BOY'S INDIAN RESERVATION - A group of young people on the Rocky
Boy's Indian Reservation is getting a hands- on lesson in their
own tribe's culture this week at Pah-Nah-To Park - Rocky Boy's
7,500-acre recreation area south of Beaver Creek Park.
park was recently renamed in honor of Pah-Nah-To, who was instrumental
in securing a home for the Chippewa and Cree people.
camp organizers said it's important for the youth to learn about
people like Pah-Nah-To and other influential ancestors of their
tribe who helped shape the history and culture of the Chippewa and
ways as Indian people are very important to us," said Jason
Belcourt, who's helping lead the youth camp. "We're trying
to get our youth involved in our culture again, and this youth camp
is one way to do that."
camp's schedule of events includes a number of activities, such
as talks by tribal elders, a hike up Mount Baldy, a lesson in medicinal
plant identification, fishing and a horseback riding lesson. Camp
organizers said they tried to mix a number of fun and educational
activities together to keep the kids interested.
got a lot of activities planned," camp leader Virgil Chief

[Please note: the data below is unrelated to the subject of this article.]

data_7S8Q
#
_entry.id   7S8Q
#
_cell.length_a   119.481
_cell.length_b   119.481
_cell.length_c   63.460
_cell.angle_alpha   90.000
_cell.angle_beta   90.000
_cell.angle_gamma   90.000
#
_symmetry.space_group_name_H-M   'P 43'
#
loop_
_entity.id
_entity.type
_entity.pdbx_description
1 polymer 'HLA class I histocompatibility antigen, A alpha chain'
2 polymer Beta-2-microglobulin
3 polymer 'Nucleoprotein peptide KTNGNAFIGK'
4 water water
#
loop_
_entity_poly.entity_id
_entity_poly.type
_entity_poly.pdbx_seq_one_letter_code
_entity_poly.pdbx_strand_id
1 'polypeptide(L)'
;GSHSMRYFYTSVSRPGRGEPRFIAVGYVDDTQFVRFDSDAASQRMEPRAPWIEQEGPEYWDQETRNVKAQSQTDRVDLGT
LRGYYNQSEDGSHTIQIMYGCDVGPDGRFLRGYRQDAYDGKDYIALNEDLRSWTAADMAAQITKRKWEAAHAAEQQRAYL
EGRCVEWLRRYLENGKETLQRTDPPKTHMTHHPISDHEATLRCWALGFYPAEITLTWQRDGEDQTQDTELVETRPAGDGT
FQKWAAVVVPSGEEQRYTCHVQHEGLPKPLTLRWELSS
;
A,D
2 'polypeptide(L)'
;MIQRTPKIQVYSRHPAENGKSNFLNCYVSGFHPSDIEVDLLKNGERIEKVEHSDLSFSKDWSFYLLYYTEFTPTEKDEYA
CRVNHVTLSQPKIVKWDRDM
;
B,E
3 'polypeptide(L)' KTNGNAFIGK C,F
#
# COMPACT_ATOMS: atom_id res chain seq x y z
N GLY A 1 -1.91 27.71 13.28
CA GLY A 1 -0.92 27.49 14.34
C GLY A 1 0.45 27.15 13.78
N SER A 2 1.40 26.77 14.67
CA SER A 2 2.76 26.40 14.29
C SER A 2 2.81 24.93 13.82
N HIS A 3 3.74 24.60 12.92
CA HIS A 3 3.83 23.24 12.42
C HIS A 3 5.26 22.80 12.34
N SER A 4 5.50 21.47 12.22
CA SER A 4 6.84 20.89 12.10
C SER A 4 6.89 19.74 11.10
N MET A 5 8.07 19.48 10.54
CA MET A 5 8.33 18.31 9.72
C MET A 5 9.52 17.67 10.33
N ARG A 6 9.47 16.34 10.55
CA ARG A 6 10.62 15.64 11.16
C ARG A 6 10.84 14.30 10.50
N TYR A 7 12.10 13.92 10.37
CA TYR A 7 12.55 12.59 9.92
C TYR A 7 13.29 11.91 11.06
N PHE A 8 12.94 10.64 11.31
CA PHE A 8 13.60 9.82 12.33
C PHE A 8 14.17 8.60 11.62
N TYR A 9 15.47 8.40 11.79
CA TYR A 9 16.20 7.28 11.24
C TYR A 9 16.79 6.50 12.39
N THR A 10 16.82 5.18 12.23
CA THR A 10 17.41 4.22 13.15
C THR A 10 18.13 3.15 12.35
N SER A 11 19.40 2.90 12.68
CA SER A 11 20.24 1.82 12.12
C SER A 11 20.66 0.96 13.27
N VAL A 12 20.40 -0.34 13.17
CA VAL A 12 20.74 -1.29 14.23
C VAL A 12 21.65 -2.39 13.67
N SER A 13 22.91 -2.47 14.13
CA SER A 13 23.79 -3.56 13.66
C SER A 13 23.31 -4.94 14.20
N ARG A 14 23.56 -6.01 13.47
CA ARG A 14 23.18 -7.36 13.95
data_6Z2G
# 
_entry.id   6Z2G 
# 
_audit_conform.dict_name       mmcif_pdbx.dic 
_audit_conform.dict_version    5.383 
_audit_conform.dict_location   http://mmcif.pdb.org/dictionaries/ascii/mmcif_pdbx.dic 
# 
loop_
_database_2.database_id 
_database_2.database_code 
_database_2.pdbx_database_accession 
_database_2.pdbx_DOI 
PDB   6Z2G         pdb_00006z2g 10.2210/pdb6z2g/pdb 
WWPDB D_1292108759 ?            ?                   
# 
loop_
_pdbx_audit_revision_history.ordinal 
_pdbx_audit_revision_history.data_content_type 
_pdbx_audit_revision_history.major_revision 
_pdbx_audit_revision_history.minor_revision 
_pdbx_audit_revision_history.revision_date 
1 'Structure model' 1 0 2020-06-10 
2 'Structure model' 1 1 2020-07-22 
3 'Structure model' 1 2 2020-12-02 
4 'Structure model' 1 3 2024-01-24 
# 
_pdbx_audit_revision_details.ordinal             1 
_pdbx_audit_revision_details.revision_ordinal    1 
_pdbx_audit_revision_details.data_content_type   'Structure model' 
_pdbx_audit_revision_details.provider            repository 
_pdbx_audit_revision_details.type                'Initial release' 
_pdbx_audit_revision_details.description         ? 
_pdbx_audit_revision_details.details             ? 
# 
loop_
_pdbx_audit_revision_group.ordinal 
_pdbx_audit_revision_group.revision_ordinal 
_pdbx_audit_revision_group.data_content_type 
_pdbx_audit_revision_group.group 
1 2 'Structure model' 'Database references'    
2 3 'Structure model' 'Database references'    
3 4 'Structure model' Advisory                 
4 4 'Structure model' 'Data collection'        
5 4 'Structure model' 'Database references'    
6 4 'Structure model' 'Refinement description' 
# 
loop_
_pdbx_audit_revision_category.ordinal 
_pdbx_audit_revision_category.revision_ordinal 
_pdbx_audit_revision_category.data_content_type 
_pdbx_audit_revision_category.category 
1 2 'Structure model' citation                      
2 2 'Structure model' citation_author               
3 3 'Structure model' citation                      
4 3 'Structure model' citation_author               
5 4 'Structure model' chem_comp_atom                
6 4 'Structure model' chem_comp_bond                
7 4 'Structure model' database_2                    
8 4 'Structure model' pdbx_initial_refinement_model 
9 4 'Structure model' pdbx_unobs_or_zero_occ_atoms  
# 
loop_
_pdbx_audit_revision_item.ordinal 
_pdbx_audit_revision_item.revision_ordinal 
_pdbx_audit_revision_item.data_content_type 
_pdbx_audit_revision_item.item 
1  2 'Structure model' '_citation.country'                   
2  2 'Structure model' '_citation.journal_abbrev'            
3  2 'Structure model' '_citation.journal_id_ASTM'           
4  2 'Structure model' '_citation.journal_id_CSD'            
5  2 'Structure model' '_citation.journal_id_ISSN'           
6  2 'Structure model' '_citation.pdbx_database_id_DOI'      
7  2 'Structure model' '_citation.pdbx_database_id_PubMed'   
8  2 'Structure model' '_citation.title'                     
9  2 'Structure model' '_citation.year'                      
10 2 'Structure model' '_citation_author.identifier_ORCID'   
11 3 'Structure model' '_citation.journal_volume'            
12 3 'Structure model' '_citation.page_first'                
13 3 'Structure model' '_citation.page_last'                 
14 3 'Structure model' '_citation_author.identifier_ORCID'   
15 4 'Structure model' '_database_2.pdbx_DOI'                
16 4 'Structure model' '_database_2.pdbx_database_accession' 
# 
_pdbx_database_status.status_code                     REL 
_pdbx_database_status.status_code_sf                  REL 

Stick said. "I think that's what attracted the kids, is all
the fun things we have planned for them."
instructor Shawn Big Knife was taking the campers on trail rides
throughout Pah-Nah-To Park Wednesday and today. Big Knife said he
was thrilled to take part in the camp and work with the kids, most
of whom had never been on a horse.
was this little boy that didn't want to ride alone," Big Knife
said. "So I led him about halfway and then by the end of the
ride he was having a ball and forgot all about being scared."
Knife said the campers were "all smiles" when they returned
to camp after the trail ride.
kids between the ages of 11 and 14 attended the week-long camp that
started Monday and will run through Friday.
accepted the kids on a first-come, first-served basis," Chief
Stick said. "We had people knocking on our doors to try and
get into the camp but we could only take 32."
youth camp is organized and put on by the Rocky Boy Parks and Recreation
Department. Belcourt said the camp budget totalled $16,000 - but
those costs weren't passed on to the youth campers.
the kids we accepted for the camp received scholarships this year,"
Belcourt said. "The scholarships cover the cost of the entire
camp for the kids."
kids attended the camp for free thanks to the generosity of several
Rocky Boy tribal agencies that donated either money or services
to the youth camp.
couldn't have done it without the support of the community,"
Belcourt said. "They helped make this camp possible."
going all out," Chief Stick said. "We have sweat lodges,
elder talks and just an overall cultural orientation."
said this type of teaching with the youth is vital to the "cultural
survival" of the Chippewa Cree.
trying to pass on our culture to the young people," Belcourt
said. "It's up to them to pass it on to future generations."
said this is the first youth camp of its kind in Rocky Boy, but
they hope to continue the camps next year.